Autobiography in Early Modern England by Adam SmythAutobiography in Early Modern England by Adam Smyth

Autobiography in Early Modern England

byAdam Smyth

Hardcover | September 13, 2010

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How did individuals write about their lives before a modern tradition of diaries and autobiographies was established? Adam Smyth examines the kinds of texts that sixteenth or seventeenth-century individuals produced to register their life, in the absence of these later, dominant templates. The book explores how readers responded to, and improvised with, four forms - the almanac, the financial account, the commonplace book and the parish register - to create written records of their lives. Early modern autobiography took place across these varied forms, often through a lengthy process of transmission and revision of written documents. This book brings a dynamic, surprising culture of life-writing to light for the first time, and will be of interest to anyone studying autobiography or early modern literature.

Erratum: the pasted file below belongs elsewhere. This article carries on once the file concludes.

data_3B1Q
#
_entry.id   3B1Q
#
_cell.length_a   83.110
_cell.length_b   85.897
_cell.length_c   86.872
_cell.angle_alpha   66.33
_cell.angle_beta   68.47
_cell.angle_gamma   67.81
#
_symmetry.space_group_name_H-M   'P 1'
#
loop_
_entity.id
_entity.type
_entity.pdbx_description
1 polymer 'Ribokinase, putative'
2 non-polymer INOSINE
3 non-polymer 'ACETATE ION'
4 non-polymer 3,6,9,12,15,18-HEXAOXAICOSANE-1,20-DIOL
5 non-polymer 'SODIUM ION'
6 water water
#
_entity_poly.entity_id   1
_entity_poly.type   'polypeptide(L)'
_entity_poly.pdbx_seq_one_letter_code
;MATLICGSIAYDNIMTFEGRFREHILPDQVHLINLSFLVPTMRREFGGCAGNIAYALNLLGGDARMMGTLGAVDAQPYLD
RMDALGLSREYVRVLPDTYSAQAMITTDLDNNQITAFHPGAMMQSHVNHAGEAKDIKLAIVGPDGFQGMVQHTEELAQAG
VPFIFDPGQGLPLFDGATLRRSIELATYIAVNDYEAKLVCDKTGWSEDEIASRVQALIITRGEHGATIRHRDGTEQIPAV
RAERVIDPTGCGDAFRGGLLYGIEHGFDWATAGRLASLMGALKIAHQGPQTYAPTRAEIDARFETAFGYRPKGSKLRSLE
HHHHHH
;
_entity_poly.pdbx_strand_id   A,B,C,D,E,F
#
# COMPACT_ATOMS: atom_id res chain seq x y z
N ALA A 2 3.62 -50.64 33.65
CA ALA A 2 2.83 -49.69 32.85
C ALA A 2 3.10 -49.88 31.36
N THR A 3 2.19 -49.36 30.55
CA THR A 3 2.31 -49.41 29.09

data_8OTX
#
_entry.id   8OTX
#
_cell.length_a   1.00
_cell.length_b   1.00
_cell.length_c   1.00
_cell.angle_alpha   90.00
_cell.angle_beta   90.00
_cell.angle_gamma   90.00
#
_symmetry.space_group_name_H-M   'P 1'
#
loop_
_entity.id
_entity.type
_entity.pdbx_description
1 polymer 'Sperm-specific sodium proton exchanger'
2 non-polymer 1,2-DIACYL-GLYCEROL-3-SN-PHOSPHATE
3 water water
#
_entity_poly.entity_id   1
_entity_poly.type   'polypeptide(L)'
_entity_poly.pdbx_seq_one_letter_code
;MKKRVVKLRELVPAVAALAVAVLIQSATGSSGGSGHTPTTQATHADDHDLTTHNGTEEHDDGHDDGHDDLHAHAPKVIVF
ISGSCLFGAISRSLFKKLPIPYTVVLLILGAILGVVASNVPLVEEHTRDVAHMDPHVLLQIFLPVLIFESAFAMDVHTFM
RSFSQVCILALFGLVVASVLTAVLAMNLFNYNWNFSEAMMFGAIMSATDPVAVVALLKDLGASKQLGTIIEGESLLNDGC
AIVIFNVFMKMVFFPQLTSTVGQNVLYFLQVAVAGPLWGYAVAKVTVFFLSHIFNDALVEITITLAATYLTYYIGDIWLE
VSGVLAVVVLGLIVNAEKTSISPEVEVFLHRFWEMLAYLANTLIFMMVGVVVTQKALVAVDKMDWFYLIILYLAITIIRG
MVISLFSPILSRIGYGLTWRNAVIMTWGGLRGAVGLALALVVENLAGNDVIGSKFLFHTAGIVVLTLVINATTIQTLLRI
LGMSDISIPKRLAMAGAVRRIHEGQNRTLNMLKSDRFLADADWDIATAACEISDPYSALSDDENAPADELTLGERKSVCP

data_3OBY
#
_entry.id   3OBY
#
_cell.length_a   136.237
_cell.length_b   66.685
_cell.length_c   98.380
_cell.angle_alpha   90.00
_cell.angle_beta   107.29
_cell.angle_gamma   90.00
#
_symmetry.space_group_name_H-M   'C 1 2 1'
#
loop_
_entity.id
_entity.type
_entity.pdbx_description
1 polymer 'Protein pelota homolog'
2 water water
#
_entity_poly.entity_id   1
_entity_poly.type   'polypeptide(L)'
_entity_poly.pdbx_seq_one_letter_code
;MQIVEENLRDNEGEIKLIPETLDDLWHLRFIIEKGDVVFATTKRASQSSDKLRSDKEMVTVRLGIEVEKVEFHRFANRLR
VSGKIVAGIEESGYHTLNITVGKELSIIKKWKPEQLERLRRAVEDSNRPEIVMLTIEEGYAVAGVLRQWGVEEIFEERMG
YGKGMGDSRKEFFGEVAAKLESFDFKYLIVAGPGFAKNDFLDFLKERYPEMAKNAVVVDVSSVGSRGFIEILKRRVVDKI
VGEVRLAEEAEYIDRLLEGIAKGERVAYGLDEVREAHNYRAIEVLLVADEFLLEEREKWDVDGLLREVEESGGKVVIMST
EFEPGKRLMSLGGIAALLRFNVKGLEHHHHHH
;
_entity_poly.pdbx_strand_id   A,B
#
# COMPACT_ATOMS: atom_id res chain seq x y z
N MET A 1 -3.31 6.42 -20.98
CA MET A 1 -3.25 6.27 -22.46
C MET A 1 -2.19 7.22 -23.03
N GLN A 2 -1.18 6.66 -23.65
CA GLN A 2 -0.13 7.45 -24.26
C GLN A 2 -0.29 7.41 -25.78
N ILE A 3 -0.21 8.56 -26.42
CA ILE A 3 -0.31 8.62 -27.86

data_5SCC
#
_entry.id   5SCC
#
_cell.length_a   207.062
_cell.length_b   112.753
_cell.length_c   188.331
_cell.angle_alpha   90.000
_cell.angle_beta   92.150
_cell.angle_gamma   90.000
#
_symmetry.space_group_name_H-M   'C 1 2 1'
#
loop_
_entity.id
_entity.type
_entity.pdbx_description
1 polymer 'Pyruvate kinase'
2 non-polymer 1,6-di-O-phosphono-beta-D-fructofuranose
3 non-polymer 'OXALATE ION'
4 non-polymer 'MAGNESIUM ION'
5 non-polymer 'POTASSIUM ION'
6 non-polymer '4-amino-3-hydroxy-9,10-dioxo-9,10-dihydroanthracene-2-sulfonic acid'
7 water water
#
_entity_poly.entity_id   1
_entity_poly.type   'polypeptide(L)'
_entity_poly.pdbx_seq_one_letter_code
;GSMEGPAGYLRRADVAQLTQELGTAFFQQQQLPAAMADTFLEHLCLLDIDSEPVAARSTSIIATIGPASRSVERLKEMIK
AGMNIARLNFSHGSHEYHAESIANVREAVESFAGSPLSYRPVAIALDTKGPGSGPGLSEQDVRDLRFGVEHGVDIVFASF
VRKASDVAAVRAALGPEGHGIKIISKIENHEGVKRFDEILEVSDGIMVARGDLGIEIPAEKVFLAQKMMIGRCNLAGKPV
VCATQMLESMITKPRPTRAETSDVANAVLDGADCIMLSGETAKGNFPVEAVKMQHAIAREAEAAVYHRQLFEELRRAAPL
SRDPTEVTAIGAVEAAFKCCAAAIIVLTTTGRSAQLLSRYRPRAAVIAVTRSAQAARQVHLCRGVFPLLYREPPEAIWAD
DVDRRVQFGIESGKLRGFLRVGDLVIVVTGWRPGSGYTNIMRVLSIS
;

Title:Autobiography in Early Modern EnglandFormat:HardcoverDimensions:234 pages, 8.98 × 5.98 × 0.67 inPublished:September 13, 2010Publisher:Cambridge University PressLanguage:English

The following ISBNs are associated with this title:

ISBN - 10:0521761727

ISBN - 13:9780521761727

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Table of Contents

Acknowledgements; Note on references; Introduction; 1. Almanacs and annotators; 2. Financial accounting; 3. Commonplace book lives: 'a very applicative story'; 4. Entries and exits: finding life in parish registers; Conclusion.

Editorial Reviews

'Smyth's arguments are persuasive, blending methods from both history and literary criticism to produce an elegantly written, meticulously research[ed] book. It will be essential reading for historians of early modern England.' History Today